Midi Awards 2011 II

So, the results of the third annual rock awards, hosted by Midi Productions, the music school/company behind the eponymous festival, are in. See below, and this post by Beijing Daze, from whence the list comes, for the award winners.

What is of interest — given the outcomes, one of the only things of interest — is this article here. Actually, it’s less an article than a slide show, but the key is where the article/slide show is: On the website of Xinhua, China’s official news agency. That slideshow appears on the agency’s English site; on the Chinese side of things, this article is titled “The Third Midi Rock Awards: The Road from Non-Mainstream to Anti-Mainstream”. If you can pull your eyes away from the scantily-clad ladies beckoning from the margins (as you note the irony that sees the Official News Agency for the nation that tends to get most riled up about content too spicy for surfers splash just that very content across its pages), you will learn of the hope that the writer and judges and yaogun world has for the future of the music, and of the music’s shortcomings. Thus, has one of the goals of the awards been achieved: If the idea is for an awards show like this to enlighten the rest of the country to yaogun’s existence, coverage in an outlet like Xinhua is a small victory. It took several years for the mainstream Chinese press to acknowledge the existence of Midi’s festival, while its awards were quickly reported on. You can certainly chalk it up to the recent increase in media-savvy on the part of Midi, but it’s also a sign that things are changing in the world outside.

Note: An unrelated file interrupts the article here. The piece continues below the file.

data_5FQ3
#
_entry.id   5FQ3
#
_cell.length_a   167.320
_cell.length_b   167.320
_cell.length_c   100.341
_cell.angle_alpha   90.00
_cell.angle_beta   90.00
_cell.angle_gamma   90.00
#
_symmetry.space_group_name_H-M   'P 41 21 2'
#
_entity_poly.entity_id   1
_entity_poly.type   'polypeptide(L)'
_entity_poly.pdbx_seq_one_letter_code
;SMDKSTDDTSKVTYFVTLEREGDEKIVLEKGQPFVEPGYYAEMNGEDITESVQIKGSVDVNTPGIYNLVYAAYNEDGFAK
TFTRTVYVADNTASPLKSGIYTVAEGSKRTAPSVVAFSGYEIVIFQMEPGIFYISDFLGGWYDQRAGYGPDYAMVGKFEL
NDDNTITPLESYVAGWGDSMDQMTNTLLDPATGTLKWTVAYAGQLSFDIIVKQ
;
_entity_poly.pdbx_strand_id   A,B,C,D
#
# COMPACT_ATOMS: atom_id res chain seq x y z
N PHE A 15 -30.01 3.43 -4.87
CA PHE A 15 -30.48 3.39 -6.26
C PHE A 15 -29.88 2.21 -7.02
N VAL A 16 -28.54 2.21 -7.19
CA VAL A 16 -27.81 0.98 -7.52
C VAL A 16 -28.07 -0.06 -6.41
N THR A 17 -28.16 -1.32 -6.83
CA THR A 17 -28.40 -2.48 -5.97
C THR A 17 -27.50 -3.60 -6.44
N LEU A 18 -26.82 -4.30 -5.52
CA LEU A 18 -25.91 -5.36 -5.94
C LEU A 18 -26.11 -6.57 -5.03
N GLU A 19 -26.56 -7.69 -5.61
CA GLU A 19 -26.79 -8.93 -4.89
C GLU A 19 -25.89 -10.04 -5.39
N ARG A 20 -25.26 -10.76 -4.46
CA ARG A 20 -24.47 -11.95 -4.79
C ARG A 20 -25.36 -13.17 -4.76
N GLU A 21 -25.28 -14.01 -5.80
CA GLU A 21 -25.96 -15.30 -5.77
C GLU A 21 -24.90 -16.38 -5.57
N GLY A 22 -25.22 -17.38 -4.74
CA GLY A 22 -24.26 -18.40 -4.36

Another noteworthy factoid concerns Ordnance, the winner for Best Hard Rock Band (despite being a metal band). The recognition comes despite the fact that their second album, Rock City, was banned — albeit nine months after it was released — and in the wake of the ban, performed less on major festival stages than in the past. The band, who is worthy of — and will receive, mark my words — a profile at a later date, has since tweaked their Chinese name to near-homonyms of the original characters, signifying, surely, the effects of that ban. Their new tunes, which were included in the judges’ materials, worried me, with the creeping ’emo’-or-whatever-you-call-that-Nickelbackian-moan, but it was great to hear the recordings kick off with a full-on straight-up version of “The Internationale”, particularly after the past few years. Though they took home the prize and were invited to perform, they didn’t (and were replaced by the amazingly photogenic and rip-roarin’ Voodoo Kungfu). The way I see it, the award is as much about recognizing their musical skills as it is the efforts of Liu Lixin, guitarist and rasta-esque almost-too-happy-go-lucky-to-be-a-metal-guy man behind not only the band, but Club 13, one of Beijing’s only true yaogun institutions, and Dime Records, a metal label whose stable represents the next generation.

In the wake of the third Midi Awards, your blogger is left with a combination of frustration and zen-like calm: The former comes from the hope that things might, this year, be different; the latter from the knowledge that things on this front move glacially, if at all, and there’s no point in hoping. The former outweighs the latter, though, in the end: I, like all good yaogunners, expect more, and continue to hope. It’s a disappointment in which I know I’m not alone, and it is that that hope for a brighter future that keeps things, well, “interesting”.

As reported by Beijing Daze (which has links to most of the artists), the winners are:

Best New Band: Steely Heart
Best Album Artwork Design Award: Pet Conspiracy “Pet Conspiracy”
Best Instrumental Performance: Ji Yuan (guitarist for Air Carnival)
Best Hard Rock Band: Ordnance
Best Metal Band: Yaksa
Best Female Vocalist: Jiang Xin
Best Folk Musician: Hao Yun
Best Rock Song: Gala “The Purest Dream Chasing Heart”
Best Rock Album Year: Long Shen Dao  “Hug”
Best Live Performance: Miserable Faith
Best Rock Band: Long Shen Dao
Best Male Vocalist: Zuoxiao Zuzhou
Contribution to Rock: Modern Sky  [record label and rival festival producer]